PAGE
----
Stitch From United States of America, joined Jul 2005, 28476 posts, RR: 84 Reply 2, posted (3 years 12 months 2 days 17 hours ago) and read 10065 times:
MTOW growth could probably help, as would more efficient engines. That way you could either tank more fuel or fly farther on your existing fuel load.
Properly maintained, the 757s should be able to fly for decades to come. So it might be a case that the ones used on domestic missions are replaced with the A321 and 739ER and the remainder soldier on doing Hawaii and TATL ops.
FlyingColours From United Kingdom, joined Dec 2003, 2315 posts, RR: 11 Reply 3, posted (3 years 12 months 2 days 17 hours ago) and read 9969 times:
The 757-200 is a very versatile aircraft, it is capable of so many different "missions" with no need to modify it (well maybe convert it to ETOPS...). It can operate short range flights, turn around and fly across the Atlantic with no worries. It operates exceptionally well in hot and high conditions, it has a good top end capacity and can operate 6+ hour flights with minimal fuss.
(Having operated several of those 6+ hour flights, there is a fuss, believe me but it's in the cabin from the passengers crammed into their seats and from us having to work extra hard - The 757 on long flights is a b*stard to work on)
Neither the A321 or the B739 can offer the same level of versatility. Both are good replacements for specific roles, but neither can perform equally in all operational roles. The 787 line is intended to directly replace the 757 according to Boeing.
The 757 is loved by the charter airlines in Europe, some have started to replace them with A321s, they can operate the same flights but with less passengers and in this economic climate it works out good for the airline, they have a more fuel efficient aircraft and since less people are travelling the airline isn't loosing out on capacity.
The most notable airline would be Monarch, they were a launch customer of the 757 and have operated the type ever since. They have only just started to withdraw their oldest models (the oldest 757s outside of the USA), given that these aircraft have endured almost 30 years of harsh charter airline flying it is a safe bet to say that in the end we might not need a replacement type for many years to come...
Lifes a train racing towards you, now you can either run away or grab a chair & a beer and watch it come - Phil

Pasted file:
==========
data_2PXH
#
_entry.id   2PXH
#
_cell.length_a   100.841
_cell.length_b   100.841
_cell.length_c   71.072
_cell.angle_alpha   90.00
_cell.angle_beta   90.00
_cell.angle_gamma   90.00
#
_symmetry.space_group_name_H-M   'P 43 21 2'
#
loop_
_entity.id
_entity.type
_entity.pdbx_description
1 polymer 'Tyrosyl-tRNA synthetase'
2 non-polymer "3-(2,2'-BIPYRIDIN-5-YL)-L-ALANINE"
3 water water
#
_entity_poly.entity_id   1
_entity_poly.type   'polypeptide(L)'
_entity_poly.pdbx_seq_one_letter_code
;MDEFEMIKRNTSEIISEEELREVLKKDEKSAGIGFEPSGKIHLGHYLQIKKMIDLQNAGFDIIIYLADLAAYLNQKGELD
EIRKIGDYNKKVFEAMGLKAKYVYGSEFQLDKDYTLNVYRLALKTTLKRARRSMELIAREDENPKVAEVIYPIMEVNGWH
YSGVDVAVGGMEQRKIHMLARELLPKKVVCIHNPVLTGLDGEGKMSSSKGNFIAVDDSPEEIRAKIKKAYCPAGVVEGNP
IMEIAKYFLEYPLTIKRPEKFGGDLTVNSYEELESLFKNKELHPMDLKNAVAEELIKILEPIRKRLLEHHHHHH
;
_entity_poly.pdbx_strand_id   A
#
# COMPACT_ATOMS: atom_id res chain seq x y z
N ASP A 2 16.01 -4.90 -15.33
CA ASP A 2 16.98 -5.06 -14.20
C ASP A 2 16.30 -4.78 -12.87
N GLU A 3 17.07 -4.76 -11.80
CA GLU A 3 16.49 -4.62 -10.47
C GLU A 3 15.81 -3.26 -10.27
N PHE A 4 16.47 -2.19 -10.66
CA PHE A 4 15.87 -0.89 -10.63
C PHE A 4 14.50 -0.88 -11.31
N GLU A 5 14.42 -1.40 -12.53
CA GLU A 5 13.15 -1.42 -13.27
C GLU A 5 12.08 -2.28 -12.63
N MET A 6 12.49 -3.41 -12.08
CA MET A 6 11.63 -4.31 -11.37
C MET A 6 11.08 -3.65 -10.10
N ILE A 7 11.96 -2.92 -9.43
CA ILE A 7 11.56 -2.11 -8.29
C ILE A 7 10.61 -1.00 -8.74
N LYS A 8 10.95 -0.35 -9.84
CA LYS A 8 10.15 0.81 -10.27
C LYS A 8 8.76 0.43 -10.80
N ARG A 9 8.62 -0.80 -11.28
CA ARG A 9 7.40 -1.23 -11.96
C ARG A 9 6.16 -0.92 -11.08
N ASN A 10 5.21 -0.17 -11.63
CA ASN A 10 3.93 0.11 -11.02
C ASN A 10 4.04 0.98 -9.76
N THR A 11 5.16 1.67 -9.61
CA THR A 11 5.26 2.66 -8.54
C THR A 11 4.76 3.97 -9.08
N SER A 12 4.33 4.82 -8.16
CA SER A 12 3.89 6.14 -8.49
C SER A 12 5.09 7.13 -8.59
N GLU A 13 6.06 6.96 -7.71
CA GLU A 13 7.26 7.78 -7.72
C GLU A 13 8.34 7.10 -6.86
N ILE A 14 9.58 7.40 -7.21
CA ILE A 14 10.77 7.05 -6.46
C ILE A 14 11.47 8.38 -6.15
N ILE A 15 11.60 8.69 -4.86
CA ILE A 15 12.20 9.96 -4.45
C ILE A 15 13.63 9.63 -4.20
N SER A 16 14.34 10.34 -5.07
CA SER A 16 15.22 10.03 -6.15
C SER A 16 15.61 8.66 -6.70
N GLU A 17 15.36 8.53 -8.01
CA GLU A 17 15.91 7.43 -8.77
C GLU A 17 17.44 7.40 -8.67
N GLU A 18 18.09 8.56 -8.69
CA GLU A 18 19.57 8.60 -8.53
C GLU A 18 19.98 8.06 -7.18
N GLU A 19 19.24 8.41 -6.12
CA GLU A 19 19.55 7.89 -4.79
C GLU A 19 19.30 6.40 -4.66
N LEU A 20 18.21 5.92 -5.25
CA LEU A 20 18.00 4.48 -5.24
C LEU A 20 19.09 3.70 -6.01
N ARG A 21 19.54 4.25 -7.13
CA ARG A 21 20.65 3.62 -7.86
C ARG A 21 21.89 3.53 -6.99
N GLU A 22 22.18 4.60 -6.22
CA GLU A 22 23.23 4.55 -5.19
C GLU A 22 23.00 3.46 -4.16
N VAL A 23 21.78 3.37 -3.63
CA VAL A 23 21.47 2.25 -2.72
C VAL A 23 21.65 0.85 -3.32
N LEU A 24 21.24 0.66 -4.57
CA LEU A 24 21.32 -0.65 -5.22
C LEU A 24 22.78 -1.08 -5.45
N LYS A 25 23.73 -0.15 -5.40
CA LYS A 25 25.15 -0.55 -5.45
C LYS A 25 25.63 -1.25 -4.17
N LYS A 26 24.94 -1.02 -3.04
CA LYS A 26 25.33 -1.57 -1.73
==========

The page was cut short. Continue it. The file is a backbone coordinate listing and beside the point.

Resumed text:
KingFriday013 From United States of America, joined May 2007, 1283 posts, RR: 10 Reply 4, posted (3 years 12 months 2 days 17 hours ago) and read 9929 times:
Quoting FlyingColours (Reply 3): Neither the A321 or the B739 can offer the same level of versatility. Both are good replacements for specific roles, but neither can perform equally in all operational roles.
As I have said many times (not necessarily in here but I truly believe this), neither A321 or the B737-900ER are a true replacement for the 757. The 739ER was supposed to come close to the 757, but it is still short some seats and range. Neither the 321 nor the 739ER can pull off hot and high operations like the 757 could. The 757 is a hot rod in its own class. There truly is nothing like the 757 currently available.
Quoting FlyingColours (Reply 3): The 787 line is intended to directly replace the 757 according to Boeing.
Really? I never thought they would actually say it would take the role of the 75... I mean it's a widebody... I thought it was bigger? Maybe the -3 could do it. I still don't think it really replaces a <200-pax narrowbody with good range and strong hot-and-high capabilities.
Quoting Stitch (Reply 2): Properly maintained, the 757s should be able to fly for decades to come.
Perhaps some of the older ones will go soon, but I agree. The vast majority of the 757s currently in service will be around many more years.
Quoting Keesje (Reply 1): Airbus is upgrading A321 with winglets and possibly new engines (GTF/LeapX).
I don't really like the idea of that, but it could work. IIRC it can't hold as many passengers as a 752, but if it has the range and ability to fly out of anywhere without too many weight restrictions, then maybe airlines will settle for this.